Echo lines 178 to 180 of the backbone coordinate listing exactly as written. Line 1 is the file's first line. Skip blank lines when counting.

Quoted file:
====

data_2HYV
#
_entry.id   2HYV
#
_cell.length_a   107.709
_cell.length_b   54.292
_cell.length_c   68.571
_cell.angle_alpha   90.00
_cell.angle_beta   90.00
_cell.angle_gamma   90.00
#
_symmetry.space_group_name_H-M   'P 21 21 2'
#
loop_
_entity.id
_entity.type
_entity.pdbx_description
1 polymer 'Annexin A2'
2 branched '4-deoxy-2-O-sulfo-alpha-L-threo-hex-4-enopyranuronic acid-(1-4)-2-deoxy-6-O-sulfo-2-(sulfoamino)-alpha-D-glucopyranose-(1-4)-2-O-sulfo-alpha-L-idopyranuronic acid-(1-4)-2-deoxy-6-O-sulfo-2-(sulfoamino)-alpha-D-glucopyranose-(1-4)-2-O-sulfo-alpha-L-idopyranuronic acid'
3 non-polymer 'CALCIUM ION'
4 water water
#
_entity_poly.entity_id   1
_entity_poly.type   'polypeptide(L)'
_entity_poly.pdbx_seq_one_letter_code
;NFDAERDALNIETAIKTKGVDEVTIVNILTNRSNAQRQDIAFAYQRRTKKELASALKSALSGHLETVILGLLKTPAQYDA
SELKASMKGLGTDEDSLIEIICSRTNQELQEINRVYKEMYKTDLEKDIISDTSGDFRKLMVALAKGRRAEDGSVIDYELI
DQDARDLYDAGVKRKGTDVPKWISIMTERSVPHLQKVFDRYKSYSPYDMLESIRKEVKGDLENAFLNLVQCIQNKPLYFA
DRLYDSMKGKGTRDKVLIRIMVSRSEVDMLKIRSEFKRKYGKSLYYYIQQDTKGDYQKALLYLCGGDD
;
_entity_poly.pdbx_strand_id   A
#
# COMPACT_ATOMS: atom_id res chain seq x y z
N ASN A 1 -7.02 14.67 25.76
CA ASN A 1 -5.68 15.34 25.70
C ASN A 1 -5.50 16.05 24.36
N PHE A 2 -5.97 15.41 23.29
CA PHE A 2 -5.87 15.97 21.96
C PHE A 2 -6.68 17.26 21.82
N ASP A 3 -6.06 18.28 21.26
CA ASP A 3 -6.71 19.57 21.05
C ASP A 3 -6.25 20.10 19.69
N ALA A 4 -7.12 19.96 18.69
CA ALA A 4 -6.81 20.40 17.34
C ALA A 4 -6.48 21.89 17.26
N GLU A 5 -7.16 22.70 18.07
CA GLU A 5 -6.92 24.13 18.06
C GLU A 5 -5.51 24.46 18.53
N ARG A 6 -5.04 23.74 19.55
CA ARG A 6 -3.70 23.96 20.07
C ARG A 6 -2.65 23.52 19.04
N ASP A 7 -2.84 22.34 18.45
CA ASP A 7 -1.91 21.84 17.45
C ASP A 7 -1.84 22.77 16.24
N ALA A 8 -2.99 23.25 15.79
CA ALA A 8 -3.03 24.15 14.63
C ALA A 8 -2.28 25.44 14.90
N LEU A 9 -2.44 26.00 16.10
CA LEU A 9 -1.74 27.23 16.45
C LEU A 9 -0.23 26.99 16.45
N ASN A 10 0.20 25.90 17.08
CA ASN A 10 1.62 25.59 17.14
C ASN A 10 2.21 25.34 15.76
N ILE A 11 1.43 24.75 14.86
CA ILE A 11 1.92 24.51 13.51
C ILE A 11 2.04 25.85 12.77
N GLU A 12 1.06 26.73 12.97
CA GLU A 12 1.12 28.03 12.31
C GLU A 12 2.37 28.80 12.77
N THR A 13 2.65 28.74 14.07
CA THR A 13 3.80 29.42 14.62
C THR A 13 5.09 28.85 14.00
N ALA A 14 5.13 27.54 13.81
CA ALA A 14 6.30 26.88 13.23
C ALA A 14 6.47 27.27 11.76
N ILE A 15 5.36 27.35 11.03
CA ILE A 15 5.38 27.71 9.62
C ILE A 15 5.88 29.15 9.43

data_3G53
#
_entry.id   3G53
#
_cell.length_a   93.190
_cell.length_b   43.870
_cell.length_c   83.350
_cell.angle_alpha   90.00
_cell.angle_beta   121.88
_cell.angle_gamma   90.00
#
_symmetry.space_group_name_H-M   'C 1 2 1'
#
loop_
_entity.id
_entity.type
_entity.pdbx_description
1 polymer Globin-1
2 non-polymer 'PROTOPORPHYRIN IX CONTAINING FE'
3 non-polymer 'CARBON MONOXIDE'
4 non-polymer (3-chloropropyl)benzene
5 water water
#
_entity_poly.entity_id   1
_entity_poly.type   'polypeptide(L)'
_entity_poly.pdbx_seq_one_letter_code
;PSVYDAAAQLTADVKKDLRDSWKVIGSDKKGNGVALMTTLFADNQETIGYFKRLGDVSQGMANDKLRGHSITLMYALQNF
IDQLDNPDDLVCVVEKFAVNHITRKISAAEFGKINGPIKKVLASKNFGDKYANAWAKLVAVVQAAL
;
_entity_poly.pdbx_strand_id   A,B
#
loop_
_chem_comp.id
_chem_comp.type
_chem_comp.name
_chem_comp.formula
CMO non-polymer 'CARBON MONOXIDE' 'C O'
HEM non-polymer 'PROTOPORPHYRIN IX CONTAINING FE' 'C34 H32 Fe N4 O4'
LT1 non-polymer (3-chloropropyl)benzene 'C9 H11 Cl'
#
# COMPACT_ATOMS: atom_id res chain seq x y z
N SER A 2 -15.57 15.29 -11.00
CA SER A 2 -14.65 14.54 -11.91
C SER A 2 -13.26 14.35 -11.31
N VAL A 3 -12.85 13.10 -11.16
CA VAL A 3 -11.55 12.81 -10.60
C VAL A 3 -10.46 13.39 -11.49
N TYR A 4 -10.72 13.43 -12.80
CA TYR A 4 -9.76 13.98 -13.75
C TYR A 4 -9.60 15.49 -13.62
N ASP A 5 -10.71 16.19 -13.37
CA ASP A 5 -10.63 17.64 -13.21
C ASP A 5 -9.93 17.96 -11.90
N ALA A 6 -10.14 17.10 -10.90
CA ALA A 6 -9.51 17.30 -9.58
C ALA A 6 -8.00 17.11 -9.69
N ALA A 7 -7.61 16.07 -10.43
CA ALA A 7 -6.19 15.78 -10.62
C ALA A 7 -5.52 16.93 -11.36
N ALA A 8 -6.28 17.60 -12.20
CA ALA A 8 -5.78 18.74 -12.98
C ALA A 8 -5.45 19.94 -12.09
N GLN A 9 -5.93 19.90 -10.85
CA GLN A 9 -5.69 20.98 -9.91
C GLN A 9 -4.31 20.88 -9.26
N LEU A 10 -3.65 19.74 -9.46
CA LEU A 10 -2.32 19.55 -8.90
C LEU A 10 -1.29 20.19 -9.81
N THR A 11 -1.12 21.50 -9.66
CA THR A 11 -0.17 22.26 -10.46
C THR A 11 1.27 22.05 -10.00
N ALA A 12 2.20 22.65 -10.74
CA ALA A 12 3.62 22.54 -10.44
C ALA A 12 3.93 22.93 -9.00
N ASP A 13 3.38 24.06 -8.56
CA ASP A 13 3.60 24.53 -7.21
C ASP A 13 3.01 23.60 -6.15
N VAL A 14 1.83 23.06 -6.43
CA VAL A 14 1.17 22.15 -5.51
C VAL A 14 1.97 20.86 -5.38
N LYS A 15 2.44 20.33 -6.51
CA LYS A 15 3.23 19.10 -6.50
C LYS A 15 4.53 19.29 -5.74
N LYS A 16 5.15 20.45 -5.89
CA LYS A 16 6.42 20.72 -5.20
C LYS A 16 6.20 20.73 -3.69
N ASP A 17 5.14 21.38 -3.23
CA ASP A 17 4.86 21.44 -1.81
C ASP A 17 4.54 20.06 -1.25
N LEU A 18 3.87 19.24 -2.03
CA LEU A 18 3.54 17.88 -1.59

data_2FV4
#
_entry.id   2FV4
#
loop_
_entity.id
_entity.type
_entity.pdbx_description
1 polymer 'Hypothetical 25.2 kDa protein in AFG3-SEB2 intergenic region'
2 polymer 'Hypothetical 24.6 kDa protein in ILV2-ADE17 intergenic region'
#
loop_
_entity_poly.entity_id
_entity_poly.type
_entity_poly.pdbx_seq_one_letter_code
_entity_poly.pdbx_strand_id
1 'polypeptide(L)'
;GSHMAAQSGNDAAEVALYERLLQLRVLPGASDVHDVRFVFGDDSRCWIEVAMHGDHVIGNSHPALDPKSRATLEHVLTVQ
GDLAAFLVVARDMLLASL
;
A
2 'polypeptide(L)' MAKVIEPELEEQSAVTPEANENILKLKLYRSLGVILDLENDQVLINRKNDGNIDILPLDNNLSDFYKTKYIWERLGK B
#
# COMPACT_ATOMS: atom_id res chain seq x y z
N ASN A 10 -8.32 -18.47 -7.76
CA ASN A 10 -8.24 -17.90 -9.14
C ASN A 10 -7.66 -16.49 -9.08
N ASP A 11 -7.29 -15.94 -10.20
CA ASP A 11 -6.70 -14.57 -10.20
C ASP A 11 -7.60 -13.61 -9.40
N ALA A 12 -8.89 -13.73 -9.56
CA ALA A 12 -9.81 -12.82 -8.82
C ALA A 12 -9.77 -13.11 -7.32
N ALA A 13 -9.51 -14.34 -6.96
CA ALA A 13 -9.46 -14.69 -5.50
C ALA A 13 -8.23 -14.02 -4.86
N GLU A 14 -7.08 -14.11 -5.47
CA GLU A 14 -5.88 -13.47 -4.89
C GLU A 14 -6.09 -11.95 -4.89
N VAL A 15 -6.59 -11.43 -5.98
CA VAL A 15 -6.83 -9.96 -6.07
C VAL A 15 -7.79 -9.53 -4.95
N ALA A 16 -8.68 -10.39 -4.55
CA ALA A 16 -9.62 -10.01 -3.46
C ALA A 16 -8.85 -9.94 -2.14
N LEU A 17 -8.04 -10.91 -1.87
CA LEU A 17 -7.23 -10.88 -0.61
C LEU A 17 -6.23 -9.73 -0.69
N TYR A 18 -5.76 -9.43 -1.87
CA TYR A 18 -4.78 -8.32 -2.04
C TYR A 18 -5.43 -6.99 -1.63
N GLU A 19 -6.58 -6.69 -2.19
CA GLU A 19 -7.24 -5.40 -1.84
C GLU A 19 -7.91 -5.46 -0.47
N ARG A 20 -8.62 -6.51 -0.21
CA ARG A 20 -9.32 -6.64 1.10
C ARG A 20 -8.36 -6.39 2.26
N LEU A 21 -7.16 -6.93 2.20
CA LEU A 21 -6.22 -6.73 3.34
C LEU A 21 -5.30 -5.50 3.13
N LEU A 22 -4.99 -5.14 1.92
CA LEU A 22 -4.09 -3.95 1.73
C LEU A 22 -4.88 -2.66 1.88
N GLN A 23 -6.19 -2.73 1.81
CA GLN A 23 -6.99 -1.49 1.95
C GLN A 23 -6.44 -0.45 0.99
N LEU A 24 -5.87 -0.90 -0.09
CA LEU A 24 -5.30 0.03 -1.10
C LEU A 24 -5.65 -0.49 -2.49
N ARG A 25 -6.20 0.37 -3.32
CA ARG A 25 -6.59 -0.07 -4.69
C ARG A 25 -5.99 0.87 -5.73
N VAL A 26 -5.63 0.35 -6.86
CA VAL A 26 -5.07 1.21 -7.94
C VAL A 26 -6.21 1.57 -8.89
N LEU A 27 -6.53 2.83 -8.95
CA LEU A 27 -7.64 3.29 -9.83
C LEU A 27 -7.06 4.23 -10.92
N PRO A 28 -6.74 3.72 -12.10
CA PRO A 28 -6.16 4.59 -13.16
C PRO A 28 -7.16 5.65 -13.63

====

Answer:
1 polymer 'Hypothetical 25.2 kDa protein in AFG3-SEB2 intergenic region'
2 polymer 'Hypothetical 24.6 kDa protein in ILV2-ADE17 intergenic region'
#